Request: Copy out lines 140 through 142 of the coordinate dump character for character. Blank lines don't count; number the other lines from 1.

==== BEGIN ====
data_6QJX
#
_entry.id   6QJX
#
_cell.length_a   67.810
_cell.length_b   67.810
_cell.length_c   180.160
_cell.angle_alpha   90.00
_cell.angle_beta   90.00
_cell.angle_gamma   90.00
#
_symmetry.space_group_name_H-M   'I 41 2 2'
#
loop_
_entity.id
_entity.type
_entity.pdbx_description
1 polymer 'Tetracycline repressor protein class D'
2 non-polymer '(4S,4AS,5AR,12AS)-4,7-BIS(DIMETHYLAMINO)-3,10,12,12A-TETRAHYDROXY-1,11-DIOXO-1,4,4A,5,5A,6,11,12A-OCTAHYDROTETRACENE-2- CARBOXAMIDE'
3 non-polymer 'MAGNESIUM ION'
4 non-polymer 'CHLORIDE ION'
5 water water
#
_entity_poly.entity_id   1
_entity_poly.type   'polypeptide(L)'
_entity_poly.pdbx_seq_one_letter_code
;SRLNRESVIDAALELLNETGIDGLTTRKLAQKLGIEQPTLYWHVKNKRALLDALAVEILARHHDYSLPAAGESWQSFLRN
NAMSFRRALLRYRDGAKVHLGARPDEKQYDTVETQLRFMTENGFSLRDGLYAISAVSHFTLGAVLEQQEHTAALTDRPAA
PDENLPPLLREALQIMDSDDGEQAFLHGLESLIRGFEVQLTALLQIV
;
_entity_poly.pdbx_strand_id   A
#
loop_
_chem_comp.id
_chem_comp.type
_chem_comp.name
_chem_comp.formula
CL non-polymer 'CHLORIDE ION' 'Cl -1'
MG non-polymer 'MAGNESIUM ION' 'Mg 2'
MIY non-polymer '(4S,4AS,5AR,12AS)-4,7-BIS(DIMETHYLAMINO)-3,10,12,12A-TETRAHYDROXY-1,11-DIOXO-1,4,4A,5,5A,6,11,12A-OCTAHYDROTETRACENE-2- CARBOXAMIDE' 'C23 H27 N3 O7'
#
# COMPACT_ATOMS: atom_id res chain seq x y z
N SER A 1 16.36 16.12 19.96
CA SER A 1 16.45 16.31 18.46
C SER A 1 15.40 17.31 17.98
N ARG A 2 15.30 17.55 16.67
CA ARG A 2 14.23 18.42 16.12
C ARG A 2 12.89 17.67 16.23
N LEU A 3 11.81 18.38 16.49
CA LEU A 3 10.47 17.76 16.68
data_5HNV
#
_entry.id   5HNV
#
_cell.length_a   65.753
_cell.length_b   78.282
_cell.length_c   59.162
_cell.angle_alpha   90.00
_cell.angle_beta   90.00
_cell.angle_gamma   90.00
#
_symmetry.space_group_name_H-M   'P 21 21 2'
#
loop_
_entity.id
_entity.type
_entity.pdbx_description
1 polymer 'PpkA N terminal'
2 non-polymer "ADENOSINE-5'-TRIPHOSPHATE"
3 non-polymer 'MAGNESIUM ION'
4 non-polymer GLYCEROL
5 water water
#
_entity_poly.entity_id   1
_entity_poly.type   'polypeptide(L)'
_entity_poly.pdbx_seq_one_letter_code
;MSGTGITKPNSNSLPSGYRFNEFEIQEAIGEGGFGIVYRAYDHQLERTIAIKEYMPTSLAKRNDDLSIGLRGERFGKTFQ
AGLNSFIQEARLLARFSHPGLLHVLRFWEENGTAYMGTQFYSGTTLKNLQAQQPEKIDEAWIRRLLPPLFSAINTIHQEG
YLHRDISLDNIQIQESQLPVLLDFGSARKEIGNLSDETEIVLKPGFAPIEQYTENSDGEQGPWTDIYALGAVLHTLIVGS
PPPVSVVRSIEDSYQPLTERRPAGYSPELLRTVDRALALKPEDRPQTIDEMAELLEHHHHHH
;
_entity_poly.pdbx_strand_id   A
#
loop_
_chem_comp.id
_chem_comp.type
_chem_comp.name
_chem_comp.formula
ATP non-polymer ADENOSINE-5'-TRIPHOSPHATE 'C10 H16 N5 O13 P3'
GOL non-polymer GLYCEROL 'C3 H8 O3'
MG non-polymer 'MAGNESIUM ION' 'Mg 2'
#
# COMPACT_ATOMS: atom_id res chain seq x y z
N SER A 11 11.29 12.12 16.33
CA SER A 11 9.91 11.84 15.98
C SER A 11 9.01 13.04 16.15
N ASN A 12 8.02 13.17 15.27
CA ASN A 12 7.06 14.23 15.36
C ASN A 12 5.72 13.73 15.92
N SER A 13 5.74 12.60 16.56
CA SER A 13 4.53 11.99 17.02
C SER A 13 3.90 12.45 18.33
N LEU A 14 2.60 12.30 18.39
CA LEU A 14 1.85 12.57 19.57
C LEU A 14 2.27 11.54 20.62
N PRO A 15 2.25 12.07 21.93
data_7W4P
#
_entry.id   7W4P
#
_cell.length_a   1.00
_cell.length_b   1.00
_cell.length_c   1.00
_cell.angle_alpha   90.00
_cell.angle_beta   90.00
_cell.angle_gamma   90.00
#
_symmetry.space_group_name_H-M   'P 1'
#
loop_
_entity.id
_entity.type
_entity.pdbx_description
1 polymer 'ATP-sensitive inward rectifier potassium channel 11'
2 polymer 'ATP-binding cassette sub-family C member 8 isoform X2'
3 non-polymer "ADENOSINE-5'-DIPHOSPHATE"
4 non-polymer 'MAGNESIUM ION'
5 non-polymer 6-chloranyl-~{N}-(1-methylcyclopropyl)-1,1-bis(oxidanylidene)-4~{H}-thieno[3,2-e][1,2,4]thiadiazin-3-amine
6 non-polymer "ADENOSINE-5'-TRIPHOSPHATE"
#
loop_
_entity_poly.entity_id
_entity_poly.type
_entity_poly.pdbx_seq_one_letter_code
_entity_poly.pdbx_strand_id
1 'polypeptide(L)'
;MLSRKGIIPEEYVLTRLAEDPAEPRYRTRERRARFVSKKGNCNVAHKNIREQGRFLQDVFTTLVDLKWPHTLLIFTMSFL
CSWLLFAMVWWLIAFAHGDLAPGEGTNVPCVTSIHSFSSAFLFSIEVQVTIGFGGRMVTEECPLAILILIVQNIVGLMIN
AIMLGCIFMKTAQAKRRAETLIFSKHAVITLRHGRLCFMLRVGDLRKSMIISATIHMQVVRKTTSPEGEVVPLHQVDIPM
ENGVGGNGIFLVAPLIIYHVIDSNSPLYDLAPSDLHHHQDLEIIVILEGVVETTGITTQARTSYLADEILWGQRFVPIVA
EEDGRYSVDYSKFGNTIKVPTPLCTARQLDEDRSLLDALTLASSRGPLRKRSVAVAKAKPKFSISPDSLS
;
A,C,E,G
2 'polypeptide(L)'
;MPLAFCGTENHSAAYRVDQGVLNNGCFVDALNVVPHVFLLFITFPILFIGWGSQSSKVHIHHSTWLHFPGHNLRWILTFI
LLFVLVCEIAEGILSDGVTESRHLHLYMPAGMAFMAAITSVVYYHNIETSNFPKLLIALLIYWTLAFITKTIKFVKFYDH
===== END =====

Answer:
ENGVGGNGIFLVAPLIIYHVIDSNSPLYDLAPSDLHHHQDLEIIVILEGVVETTGITTQARTSYLADEILWGQRFVPIVA
EEDGRYSVDYSKFGNTIKVPTPLCTARQLDEDRSLLDALTLASSRGPLRKRSVAVAKAKPKFSISPDSLS
;